Winnipeg has handed GM Kevin Cheveldayoff and coach Paul Maurice contract extensions ahead of a season in which expectations are going to be higher than ever.
Dating back to late last season, all signs pointed to the Winnipeg Jets handing GM Kevin Cheveldayoff and coach Paul Maurice extensions ahead of the coming campaign, and after reports began to swirl that new contracts were imminent, Winnipeg made both deals official Thursday morning.
The exact terms of the contracts were not released, but the Jets indicated both extensions are multi-year agreements.
Giving Cheveldayoff an extension is a decision that won’t draw even the slightest raising of an eyebrow. Yes, the Jets haven’t exactly been the picture of consistency or competitiveness over the past two seasons with Cheveldayoff at the helm, but that hasn’t exactly done justice to the Winnipeg GM’s roster-building skills. Cheveldayoff has, on paper, built a club that has all the makings of a perennial playoff contender. The attack is deep, the defense is led by a mix of youthful and veteran talent and Winnipeg should be much stronger than they have been between the pipes.
Cheveldayoff’s draft resume is incredibly impressive, too. Since taking over in 2011, Cheveldayoff has utilized the Jets’ selections to bring aboard the likes of Mark Scheifele, Nikolaj Ehlers, Patrik Laine, Jacob Trouba, Adam Lowry, Josh Morrissey and Andrew Copp, as well as goaltender Connor Hellebuyck. Beyond that, 38.6 percent of Cheveldayoff’s picks have played in the NHL, according to the Jets. That’s the second-best mark in the league.
Add in Cheveldayoff’s trade record, which has seen him flip the likes of Andrew Ladd, Zach Bogosian and Evander Kane for Tyler Myers, Marko Dano, Joel Armia and two first-round picks, and he really hasn’t made many, if any, major missteps in his dealings with other GMs. Some will argue that’s because it took so long for Cheveldayoff to make a player-for-player swap in the first place, but his patience on the trade front came with almost entirely positive results.
That’s Cheveldayoff, though.
When it comes to Maurice’s extension, there’s sure to be some uneasiness. The hesitation will be warranted, too, as there’s no question the Jets have underperformed and failed to meet expectations over the past two seasons.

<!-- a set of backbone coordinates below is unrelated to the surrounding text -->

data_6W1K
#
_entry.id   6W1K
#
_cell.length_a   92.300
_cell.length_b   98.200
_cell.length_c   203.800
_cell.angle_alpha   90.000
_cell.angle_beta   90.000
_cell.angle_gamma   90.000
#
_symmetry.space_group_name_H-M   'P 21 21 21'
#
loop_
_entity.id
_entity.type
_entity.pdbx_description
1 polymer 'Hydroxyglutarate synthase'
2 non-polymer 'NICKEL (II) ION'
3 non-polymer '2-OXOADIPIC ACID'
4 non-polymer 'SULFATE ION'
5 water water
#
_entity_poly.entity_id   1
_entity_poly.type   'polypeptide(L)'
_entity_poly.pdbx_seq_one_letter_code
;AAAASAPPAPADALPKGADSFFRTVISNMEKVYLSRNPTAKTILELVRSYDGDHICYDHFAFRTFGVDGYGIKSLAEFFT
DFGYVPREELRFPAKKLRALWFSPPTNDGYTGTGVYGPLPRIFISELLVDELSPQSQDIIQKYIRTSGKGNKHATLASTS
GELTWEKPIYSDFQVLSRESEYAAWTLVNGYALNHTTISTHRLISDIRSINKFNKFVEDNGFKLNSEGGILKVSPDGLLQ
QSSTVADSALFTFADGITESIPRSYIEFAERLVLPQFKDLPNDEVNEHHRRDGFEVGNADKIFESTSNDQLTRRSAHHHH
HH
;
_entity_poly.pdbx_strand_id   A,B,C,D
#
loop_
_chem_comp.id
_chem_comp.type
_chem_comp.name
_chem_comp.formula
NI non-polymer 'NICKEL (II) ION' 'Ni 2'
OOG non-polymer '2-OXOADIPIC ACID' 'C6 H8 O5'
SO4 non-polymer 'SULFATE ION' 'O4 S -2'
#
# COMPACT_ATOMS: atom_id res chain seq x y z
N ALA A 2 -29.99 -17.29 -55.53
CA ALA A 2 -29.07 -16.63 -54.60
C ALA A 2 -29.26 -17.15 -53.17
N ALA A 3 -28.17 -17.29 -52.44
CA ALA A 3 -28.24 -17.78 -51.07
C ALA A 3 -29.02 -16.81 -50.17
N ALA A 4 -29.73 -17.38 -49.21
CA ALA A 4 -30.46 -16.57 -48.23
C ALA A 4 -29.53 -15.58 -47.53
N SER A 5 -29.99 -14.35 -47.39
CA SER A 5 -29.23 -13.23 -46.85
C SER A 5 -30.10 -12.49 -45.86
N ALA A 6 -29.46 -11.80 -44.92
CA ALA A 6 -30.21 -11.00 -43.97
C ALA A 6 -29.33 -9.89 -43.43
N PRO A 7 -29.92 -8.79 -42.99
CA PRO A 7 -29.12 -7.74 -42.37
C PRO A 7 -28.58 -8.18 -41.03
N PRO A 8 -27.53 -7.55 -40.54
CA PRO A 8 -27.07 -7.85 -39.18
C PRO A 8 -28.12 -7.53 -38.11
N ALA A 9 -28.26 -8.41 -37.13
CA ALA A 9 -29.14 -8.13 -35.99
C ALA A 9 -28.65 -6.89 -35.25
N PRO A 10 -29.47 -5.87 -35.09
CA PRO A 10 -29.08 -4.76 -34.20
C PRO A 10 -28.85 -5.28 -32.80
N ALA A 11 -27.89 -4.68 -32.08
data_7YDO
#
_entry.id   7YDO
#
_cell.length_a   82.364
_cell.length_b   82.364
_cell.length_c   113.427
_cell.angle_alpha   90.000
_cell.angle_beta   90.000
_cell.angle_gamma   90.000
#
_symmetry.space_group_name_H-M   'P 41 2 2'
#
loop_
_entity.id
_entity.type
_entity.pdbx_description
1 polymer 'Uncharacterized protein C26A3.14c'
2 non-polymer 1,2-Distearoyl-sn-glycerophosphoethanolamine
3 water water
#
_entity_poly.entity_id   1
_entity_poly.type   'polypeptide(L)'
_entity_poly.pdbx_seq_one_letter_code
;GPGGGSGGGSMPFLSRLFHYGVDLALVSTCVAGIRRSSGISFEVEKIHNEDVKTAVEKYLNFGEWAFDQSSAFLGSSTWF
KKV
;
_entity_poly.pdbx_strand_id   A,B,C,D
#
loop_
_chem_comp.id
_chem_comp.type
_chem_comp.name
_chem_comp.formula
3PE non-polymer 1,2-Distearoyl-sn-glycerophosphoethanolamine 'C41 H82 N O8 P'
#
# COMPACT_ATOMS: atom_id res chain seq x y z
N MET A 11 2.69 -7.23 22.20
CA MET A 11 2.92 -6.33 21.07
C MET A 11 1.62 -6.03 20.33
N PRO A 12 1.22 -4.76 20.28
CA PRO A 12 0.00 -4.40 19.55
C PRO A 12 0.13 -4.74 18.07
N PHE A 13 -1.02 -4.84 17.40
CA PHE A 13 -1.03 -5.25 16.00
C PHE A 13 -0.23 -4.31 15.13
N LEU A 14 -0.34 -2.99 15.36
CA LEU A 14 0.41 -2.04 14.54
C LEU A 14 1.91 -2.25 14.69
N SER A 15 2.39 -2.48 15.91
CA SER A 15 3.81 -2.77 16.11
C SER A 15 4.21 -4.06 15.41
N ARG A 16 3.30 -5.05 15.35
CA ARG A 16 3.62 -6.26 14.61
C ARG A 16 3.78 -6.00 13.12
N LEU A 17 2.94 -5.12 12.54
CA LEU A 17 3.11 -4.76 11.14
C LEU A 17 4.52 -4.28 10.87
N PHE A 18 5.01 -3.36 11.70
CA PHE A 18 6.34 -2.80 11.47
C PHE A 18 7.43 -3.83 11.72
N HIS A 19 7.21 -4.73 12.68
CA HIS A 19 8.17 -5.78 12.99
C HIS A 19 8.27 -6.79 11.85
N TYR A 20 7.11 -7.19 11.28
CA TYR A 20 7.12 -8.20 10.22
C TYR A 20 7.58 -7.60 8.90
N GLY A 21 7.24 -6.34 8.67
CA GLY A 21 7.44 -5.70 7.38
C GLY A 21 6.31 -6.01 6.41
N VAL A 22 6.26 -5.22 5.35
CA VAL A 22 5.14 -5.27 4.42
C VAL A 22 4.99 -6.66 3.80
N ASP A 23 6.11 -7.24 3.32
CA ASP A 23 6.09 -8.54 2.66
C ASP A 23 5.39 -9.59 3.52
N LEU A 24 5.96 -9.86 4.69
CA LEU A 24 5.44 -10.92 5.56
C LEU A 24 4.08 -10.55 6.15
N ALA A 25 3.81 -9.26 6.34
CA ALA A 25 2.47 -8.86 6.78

The 2015-16 campaign, even if it delivered Laine to the Jets by way of the draft lottery, was nothing short of disastrous. Winnipeg declined by 21 points from the year prior, was abysmal on special teams and the defensive play left much to be desired. It also didn’t help that the crease, manned by the trio of Ondrej Pavelec, Michael Hutchinson and Hellebuyck, struggled to the tune of the league’s fourth-worst save percentage. As for 2016-17, while it had its memorable moments, it wasn’t much better as a whole. Maurice’s Jets started to find their legs on the power play, finishing in the middle of the pack, but many of the other issues persisted. The penalty kill remained near the bottom of the table, defensive lapses were far too common and the goaltending was shakier than ever. Led by Hellebuyck and Hutchinson, Winnipeg’s netminders combined for a .900 save percentage. Only the Colorado Avalanche and Dallas Stars were worse.
But despite the shortcomings of the past two campaigns, expectations remain high — maybe higher than ever — for these Jets. Those expectations are coming from within the dressing room, too. Winnipeg captain Blake Wheeler asserted that “it just has to be” this year that the Jets finally take the long-awaited step into the NHL’s playoff spotlight and Bryan Little said there “are no excuses” for the team this season.
It’s pretty hard to argue with those assertions. Undoubtedly, this is the best roster the Jets have assembled. From top to bottom, the team is loaded with skill. Offensively, the team is among the league’s strongest clubs, scoring 246 goals last season, the seventh-most in the NHL. From Wheeler and Scheifele to Laine and Ehlers, Winnipeg’s attack has teeth on every line, and that also includes the blueline, which boasts offensive contributors in Trouba, Morrissey and Dustin Byfuglien. Even the goaltending issues have been addressed — or so the Jets hope — with the summer acquisition of Steve Mason.
So, given a roster with this much talent, this much outright offensive firepower, the Jets should be in the running for a playoff spot or a shot at a wild-card entry in the Western Conference at the very least. No one will deny the Jets have to do so while competing in arguably the most difficult division in hockey — the Central Division really does stand to be as hard-fought as any in 2017-18 — but the fact of the matter is the clock is ticking on the Jets and the window will only be open so long. Come next summer, nine players will become restricted free agents and five will hit unrestricted free agency. That could change the makeup of the franchise in a hurry, and while it’s almost strange to suggest a team that hasn’t won anything, not even a single playoff game, could be set to see their window start to creep shut, that seems to be the case in Winnipeg.
And that could be why this is a show-me deal for Maurice regardless of how many years he was given on his extension. Cheveldayoff has given him the team and made it clear why he’s worthy of his new deal. Now it’s time for Maurice to do the same and guide this team to success.
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